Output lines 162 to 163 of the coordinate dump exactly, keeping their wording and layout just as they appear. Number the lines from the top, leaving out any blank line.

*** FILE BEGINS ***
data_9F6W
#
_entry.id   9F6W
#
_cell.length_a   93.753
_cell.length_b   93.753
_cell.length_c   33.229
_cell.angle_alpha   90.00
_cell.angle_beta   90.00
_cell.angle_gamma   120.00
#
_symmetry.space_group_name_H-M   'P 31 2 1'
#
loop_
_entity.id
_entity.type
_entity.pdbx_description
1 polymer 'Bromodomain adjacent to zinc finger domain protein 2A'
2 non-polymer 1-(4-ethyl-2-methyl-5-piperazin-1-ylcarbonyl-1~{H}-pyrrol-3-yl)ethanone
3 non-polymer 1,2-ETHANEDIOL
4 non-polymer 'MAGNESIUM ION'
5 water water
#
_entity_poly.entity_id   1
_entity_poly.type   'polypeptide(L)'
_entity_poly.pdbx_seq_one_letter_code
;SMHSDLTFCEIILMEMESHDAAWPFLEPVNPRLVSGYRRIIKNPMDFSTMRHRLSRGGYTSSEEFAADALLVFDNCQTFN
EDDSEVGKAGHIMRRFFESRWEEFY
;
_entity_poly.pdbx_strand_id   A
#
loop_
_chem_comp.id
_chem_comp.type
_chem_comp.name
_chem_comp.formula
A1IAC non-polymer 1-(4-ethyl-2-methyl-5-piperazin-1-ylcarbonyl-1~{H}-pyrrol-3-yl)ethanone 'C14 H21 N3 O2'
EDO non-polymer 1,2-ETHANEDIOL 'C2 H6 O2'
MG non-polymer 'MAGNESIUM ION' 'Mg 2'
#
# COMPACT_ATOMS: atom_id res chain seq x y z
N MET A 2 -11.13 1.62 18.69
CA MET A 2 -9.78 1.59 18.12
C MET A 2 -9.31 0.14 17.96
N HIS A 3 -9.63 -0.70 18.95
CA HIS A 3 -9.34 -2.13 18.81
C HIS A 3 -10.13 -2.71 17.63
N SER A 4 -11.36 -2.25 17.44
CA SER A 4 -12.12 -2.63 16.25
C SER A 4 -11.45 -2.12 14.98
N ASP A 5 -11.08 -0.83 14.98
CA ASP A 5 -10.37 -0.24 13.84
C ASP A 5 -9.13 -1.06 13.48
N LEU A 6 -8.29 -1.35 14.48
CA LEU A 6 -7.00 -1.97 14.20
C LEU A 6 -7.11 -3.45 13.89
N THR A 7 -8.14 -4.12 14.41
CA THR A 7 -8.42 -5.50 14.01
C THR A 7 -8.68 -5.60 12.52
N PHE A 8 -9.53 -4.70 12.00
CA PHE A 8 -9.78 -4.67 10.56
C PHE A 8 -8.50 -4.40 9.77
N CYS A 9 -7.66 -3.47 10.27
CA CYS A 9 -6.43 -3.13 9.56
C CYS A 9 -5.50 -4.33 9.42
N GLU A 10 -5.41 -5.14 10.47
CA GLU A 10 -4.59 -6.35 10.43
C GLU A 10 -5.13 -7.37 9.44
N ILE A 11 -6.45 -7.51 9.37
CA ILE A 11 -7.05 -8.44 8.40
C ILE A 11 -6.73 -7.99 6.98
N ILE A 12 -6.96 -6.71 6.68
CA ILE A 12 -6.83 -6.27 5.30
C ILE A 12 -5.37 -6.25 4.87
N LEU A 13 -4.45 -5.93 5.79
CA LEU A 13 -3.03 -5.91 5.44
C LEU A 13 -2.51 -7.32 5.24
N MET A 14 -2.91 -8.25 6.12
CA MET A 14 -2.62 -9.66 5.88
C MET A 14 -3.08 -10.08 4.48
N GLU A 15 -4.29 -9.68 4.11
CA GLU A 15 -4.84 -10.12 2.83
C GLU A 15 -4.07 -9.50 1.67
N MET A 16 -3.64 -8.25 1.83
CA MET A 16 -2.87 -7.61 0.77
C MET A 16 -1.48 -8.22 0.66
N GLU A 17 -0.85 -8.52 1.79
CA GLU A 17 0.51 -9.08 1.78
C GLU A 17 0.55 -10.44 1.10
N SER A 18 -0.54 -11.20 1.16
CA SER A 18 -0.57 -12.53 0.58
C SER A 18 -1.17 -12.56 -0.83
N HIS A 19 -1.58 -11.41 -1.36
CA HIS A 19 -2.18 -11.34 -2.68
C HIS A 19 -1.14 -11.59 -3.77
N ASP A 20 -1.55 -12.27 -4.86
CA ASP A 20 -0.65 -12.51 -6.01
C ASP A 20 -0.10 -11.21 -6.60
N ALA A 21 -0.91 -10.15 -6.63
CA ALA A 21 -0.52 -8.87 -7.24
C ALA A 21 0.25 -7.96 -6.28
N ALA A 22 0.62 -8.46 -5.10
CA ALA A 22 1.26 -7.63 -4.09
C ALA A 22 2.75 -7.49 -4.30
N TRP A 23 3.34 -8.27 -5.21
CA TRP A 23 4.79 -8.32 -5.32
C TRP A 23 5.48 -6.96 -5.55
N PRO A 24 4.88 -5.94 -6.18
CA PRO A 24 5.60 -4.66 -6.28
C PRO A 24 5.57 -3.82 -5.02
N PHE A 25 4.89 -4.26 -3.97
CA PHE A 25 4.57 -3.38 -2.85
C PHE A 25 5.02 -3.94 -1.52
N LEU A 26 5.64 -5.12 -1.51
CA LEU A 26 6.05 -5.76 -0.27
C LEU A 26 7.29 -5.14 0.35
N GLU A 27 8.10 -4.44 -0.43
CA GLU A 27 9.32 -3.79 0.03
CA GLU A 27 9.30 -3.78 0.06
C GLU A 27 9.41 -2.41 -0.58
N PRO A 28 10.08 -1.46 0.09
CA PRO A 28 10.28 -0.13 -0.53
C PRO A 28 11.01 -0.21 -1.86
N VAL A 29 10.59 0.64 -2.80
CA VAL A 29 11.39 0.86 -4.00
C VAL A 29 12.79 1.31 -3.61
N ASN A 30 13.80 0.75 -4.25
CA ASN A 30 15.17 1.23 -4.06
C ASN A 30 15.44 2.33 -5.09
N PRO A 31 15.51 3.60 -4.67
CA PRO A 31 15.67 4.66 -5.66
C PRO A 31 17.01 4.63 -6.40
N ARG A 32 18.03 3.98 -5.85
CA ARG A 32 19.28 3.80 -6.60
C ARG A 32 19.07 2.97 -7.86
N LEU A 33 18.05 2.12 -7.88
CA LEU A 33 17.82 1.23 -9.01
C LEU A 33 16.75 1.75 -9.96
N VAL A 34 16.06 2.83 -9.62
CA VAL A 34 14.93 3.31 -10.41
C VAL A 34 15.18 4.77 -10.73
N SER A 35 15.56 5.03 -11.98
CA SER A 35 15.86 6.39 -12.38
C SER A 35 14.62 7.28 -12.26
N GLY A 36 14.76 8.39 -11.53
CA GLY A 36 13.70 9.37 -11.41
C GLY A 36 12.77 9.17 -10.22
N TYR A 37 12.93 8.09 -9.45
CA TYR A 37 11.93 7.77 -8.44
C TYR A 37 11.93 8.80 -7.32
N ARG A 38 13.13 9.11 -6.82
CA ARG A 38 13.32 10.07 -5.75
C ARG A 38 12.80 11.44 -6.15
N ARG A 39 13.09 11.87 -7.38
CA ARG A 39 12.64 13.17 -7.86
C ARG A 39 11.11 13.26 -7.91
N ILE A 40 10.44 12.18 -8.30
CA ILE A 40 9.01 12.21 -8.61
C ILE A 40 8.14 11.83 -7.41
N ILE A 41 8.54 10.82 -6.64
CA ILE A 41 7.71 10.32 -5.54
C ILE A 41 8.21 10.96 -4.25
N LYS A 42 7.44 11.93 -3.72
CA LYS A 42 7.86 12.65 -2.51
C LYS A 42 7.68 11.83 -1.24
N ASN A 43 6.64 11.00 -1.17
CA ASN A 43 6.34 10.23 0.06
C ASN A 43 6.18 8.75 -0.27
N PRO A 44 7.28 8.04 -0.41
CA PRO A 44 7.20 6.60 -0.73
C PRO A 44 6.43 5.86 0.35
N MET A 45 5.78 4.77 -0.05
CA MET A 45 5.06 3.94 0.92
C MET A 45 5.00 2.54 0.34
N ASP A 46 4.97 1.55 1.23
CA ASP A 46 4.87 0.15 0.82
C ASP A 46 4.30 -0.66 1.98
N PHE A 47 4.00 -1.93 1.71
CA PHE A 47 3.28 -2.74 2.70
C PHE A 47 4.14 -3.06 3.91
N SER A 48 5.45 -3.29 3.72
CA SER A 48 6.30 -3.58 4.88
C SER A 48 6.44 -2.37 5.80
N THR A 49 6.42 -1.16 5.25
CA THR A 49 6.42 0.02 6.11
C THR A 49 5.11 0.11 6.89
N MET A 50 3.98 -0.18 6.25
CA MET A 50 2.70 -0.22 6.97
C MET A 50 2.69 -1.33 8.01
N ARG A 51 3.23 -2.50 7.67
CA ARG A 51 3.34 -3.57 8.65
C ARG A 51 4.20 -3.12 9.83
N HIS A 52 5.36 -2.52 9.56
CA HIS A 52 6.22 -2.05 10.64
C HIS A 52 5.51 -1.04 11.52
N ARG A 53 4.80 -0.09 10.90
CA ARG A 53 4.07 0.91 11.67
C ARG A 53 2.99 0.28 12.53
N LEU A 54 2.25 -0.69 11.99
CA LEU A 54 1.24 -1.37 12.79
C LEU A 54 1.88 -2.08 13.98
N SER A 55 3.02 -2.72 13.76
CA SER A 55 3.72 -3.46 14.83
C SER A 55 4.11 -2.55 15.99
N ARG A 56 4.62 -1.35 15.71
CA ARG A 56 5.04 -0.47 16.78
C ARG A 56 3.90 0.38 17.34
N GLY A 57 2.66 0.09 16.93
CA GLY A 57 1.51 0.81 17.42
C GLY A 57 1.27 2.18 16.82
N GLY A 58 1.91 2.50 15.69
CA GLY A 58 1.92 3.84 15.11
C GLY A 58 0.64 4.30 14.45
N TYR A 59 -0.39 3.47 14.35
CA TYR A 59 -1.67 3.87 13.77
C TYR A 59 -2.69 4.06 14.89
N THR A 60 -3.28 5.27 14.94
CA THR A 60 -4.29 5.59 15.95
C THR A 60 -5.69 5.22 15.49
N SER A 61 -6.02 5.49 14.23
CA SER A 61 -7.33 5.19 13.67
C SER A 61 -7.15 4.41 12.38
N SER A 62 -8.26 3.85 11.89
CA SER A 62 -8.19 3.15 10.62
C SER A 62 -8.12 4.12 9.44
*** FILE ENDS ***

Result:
C ILE A 41 8.21 10.96 -4.25
N LYS A 42 7.44 11.93 -3.72